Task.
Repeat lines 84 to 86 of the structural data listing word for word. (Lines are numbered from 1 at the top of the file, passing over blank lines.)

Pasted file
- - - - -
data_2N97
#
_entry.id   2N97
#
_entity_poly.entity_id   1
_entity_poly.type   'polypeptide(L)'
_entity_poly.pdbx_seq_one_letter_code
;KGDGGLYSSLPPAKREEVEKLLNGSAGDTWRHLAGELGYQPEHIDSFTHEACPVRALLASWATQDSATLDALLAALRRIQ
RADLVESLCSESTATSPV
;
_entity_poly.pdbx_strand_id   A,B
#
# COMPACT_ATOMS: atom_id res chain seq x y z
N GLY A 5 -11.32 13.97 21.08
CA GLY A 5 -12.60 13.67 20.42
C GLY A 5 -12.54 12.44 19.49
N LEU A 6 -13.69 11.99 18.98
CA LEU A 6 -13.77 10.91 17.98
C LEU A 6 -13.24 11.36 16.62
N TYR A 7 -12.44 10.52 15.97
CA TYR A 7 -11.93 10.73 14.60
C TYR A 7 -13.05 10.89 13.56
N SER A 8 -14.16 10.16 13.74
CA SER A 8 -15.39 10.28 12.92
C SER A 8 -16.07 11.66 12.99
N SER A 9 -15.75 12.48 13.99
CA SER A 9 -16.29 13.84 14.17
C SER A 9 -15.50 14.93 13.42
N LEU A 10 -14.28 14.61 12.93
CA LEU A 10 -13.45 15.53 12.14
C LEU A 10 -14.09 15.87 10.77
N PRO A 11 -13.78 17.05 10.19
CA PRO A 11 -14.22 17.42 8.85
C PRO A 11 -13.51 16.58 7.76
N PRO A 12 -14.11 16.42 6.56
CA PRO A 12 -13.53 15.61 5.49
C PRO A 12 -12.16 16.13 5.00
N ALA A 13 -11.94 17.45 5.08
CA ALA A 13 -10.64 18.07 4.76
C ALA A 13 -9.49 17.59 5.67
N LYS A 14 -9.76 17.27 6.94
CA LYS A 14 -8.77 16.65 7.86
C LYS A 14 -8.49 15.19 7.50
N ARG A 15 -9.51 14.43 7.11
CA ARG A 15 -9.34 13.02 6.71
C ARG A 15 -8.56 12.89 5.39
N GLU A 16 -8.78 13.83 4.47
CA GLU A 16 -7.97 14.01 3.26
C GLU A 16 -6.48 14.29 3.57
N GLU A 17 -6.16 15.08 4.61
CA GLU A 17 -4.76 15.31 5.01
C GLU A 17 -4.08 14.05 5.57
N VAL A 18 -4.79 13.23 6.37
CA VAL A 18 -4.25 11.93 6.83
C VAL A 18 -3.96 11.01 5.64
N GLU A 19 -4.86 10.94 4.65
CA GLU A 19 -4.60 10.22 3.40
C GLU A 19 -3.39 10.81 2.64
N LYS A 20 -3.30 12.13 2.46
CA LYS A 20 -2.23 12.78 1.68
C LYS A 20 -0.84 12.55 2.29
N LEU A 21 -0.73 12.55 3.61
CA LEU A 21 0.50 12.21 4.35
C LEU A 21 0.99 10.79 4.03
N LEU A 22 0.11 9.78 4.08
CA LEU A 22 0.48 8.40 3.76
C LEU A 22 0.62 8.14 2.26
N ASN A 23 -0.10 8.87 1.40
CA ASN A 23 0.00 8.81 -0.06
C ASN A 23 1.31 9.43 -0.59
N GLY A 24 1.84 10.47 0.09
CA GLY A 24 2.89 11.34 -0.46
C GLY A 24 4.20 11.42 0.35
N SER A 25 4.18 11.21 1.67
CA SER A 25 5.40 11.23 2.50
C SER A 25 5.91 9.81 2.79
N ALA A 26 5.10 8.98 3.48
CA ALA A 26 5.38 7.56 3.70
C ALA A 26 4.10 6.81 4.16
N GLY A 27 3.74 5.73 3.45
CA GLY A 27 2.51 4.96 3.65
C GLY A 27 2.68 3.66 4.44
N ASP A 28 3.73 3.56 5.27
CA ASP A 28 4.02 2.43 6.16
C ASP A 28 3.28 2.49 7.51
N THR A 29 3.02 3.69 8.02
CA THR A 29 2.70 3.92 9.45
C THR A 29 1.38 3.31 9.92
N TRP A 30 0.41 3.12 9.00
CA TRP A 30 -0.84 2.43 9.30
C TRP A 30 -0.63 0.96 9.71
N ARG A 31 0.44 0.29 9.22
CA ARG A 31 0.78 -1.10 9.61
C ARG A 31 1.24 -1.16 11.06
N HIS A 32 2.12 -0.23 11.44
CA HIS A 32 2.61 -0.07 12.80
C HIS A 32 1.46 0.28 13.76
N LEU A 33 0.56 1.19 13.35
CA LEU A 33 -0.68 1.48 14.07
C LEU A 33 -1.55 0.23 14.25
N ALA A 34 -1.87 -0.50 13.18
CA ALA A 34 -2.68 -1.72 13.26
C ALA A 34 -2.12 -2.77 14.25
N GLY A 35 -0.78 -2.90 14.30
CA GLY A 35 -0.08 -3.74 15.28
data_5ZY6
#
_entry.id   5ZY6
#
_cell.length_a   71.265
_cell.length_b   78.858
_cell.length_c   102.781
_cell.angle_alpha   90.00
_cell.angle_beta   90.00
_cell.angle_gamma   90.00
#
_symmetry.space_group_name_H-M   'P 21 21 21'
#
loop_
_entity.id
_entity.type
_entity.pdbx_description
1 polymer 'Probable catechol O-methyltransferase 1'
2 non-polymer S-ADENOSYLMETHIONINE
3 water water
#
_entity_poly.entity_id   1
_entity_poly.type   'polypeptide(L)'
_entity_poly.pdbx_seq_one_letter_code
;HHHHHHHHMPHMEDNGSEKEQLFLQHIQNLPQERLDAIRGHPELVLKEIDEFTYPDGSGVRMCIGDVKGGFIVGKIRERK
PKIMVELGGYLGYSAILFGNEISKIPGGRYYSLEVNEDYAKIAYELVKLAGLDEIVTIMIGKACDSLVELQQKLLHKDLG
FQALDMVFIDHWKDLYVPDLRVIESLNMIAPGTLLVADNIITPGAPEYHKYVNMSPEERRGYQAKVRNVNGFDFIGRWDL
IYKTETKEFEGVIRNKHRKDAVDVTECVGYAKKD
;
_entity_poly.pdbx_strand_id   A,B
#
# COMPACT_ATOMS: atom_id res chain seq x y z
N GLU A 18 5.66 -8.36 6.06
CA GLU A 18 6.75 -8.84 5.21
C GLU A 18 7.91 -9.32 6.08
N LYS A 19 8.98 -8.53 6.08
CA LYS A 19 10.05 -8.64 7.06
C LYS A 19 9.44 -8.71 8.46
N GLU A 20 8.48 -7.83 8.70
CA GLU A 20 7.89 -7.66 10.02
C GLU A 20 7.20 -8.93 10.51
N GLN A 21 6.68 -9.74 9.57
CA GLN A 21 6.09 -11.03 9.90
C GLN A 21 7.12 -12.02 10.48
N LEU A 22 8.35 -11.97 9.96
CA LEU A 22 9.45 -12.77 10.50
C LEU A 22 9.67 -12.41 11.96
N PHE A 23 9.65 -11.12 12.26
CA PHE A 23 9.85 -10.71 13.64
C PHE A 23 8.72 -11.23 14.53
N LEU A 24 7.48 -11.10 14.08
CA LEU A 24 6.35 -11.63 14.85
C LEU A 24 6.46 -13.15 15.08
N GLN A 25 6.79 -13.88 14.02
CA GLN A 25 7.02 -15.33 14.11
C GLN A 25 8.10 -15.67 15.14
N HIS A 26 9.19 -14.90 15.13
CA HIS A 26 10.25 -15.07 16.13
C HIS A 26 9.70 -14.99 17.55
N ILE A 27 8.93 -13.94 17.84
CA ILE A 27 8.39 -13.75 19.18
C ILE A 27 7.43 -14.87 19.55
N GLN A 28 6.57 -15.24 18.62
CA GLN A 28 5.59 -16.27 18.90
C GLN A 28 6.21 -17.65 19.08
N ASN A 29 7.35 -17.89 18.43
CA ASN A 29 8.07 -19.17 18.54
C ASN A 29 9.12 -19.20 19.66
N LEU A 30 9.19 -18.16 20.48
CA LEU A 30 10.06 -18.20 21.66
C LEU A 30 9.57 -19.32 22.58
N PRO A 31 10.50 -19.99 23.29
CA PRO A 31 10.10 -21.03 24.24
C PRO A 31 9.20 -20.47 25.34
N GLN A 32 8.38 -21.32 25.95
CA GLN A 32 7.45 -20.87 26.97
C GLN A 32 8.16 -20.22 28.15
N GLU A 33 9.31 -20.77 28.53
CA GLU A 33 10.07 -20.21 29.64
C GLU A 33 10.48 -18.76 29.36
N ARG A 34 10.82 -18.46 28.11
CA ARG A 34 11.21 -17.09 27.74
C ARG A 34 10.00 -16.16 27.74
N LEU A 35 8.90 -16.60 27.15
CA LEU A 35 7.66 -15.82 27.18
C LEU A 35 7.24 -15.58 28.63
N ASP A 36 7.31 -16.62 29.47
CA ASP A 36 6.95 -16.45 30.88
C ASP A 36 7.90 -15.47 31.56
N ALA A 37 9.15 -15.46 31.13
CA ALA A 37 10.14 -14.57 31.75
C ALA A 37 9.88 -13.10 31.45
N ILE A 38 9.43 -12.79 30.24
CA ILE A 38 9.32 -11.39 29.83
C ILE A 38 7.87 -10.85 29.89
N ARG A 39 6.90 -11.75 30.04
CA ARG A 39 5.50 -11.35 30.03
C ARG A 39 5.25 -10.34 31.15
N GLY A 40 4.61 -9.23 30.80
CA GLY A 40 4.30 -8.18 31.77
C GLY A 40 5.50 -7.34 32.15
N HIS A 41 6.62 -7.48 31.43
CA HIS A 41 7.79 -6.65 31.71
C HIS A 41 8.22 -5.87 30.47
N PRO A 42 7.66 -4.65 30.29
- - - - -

CA ASP A 28 4.02 2.43 6.16
C ASP A 28 3.28 2.49 7.51
N THR A 29 3.02 3.69 8.02